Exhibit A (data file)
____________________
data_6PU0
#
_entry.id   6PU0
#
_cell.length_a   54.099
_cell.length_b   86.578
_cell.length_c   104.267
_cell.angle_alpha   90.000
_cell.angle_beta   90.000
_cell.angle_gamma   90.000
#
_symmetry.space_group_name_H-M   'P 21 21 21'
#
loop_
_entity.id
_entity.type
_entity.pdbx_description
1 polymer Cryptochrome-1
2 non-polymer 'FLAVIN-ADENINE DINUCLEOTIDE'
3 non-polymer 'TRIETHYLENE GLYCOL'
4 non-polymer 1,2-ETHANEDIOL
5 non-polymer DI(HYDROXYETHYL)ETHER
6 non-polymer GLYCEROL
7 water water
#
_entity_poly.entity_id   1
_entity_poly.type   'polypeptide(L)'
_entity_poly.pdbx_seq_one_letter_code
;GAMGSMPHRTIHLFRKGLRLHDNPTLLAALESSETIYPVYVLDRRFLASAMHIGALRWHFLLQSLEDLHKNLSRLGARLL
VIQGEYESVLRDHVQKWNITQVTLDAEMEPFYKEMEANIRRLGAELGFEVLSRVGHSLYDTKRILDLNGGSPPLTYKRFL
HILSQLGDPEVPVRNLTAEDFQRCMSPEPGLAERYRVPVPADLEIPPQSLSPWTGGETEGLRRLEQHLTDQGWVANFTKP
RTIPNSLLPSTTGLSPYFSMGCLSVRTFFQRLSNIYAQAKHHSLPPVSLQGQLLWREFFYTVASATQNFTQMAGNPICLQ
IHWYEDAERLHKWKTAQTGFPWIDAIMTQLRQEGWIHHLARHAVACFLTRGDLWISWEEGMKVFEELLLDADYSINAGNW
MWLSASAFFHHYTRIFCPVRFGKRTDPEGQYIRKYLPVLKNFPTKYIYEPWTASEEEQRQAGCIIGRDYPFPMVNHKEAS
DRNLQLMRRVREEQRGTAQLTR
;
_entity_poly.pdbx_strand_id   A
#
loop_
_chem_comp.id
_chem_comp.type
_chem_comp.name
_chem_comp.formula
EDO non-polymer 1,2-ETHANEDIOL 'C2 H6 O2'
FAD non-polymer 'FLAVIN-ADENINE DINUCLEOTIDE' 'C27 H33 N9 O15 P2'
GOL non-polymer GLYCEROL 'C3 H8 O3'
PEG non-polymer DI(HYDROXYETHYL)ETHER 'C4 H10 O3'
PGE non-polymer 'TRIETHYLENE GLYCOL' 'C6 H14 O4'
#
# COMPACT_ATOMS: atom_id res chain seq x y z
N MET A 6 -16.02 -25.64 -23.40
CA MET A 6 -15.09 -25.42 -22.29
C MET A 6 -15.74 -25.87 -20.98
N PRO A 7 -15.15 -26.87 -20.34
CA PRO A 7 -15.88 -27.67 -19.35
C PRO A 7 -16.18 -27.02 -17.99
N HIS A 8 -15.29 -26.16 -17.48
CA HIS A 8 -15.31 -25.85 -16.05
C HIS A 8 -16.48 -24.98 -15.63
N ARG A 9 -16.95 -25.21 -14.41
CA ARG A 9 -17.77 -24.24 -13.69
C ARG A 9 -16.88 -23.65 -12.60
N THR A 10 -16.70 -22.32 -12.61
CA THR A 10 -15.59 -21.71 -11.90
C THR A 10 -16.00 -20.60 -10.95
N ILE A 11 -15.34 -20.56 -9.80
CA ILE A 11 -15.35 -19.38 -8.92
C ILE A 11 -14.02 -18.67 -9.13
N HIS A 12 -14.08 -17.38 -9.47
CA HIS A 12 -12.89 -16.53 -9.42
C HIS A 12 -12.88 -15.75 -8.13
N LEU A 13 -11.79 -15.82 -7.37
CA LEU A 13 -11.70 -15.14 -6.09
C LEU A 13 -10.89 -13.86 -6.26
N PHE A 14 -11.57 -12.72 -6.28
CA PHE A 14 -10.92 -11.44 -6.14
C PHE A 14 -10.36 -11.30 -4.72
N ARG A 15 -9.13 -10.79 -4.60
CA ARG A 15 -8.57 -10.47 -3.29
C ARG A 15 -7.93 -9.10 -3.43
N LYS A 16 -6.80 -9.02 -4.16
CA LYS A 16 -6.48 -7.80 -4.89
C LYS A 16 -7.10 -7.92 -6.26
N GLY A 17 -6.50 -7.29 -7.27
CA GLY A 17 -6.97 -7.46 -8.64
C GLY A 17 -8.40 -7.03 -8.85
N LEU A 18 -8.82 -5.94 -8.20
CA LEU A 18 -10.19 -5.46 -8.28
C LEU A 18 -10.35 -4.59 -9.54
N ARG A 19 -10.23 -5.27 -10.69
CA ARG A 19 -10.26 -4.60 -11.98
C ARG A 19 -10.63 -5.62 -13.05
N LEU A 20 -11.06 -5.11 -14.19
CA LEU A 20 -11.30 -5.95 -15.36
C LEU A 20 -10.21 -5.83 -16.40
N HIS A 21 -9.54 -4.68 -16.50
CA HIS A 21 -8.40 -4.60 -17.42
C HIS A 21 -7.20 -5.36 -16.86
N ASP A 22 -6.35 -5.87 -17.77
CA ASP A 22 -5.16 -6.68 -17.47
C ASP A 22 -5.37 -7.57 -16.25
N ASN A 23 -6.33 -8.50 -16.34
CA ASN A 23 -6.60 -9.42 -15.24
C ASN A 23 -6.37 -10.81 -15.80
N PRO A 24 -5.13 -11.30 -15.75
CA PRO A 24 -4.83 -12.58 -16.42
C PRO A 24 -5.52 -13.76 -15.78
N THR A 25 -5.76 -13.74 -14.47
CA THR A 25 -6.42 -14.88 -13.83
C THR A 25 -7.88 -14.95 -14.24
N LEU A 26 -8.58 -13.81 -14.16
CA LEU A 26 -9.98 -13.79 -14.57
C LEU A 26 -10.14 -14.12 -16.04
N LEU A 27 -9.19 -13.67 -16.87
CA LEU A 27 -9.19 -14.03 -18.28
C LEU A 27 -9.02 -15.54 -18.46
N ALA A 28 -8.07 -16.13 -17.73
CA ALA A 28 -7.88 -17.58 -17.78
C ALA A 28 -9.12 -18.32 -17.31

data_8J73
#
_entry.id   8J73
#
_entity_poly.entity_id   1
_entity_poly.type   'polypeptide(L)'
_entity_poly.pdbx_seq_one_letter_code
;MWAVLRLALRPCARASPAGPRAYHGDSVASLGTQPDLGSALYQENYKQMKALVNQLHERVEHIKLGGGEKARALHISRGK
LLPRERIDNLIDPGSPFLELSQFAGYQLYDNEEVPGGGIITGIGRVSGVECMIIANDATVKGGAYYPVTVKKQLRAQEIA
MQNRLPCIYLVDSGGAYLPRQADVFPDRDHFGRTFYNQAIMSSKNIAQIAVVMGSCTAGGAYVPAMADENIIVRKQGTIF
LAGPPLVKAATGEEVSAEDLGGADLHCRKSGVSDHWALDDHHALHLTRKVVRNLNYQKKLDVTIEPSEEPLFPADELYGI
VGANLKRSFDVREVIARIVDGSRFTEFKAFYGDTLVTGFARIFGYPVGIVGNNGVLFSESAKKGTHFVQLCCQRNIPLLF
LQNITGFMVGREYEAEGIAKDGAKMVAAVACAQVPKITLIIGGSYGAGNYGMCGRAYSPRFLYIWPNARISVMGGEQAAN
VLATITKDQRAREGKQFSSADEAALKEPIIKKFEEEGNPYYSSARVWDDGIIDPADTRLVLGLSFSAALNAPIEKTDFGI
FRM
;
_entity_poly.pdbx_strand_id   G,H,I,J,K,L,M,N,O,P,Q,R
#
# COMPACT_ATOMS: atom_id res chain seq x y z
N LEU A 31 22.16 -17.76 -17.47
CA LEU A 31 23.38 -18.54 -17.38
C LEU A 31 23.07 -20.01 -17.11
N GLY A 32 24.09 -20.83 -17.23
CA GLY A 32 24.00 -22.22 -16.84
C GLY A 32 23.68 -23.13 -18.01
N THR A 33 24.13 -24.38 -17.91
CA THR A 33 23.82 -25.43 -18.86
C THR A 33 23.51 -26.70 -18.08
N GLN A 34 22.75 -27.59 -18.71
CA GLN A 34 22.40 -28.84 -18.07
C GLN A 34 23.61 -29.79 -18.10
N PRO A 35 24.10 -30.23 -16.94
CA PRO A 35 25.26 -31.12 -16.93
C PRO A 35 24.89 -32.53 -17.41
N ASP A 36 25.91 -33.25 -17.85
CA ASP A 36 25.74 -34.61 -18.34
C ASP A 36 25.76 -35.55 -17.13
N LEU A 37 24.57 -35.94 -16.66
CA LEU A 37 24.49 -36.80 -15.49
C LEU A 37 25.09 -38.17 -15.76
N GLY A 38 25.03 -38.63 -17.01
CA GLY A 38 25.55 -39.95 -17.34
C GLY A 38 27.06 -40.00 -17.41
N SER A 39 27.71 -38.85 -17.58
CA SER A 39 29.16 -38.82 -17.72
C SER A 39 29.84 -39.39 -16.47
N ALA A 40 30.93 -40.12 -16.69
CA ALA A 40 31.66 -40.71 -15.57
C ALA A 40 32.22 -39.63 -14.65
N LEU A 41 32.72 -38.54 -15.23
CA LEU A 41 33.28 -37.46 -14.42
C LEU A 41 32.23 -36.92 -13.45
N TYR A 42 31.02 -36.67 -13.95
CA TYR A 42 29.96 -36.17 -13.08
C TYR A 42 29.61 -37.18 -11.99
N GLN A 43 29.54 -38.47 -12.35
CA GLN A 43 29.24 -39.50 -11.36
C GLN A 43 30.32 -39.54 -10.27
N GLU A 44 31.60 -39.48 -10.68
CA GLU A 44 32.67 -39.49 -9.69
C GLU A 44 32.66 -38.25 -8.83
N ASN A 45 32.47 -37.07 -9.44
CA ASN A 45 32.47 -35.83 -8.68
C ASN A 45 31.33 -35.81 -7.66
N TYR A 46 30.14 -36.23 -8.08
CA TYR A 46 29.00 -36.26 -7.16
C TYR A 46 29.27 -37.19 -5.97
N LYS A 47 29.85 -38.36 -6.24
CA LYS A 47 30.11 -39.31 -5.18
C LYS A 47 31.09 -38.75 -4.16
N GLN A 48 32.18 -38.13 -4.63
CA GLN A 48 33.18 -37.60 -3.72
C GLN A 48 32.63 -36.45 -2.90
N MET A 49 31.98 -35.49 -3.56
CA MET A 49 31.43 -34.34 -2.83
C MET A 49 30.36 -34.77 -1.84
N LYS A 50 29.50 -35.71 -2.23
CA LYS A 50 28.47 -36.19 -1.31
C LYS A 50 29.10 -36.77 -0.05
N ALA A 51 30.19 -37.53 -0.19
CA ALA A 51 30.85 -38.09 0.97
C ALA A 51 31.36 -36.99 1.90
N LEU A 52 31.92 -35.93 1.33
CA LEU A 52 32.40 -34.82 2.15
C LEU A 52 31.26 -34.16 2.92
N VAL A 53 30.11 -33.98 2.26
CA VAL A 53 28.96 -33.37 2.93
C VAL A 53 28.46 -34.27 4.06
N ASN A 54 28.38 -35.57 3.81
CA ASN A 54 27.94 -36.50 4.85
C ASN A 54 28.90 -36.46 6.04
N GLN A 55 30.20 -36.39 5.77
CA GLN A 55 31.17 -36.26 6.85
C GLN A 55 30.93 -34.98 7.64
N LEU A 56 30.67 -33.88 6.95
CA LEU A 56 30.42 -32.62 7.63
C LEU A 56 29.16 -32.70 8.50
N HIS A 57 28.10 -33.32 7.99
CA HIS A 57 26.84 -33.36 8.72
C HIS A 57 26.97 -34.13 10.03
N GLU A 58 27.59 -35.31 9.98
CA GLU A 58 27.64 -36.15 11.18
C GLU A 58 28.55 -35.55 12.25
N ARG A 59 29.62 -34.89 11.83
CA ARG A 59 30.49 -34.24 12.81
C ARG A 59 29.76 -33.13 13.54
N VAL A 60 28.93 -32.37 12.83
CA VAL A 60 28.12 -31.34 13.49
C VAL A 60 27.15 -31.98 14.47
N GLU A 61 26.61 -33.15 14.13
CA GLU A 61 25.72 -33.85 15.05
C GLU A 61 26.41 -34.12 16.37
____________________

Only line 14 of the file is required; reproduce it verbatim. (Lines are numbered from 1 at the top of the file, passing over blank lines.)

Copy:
loop_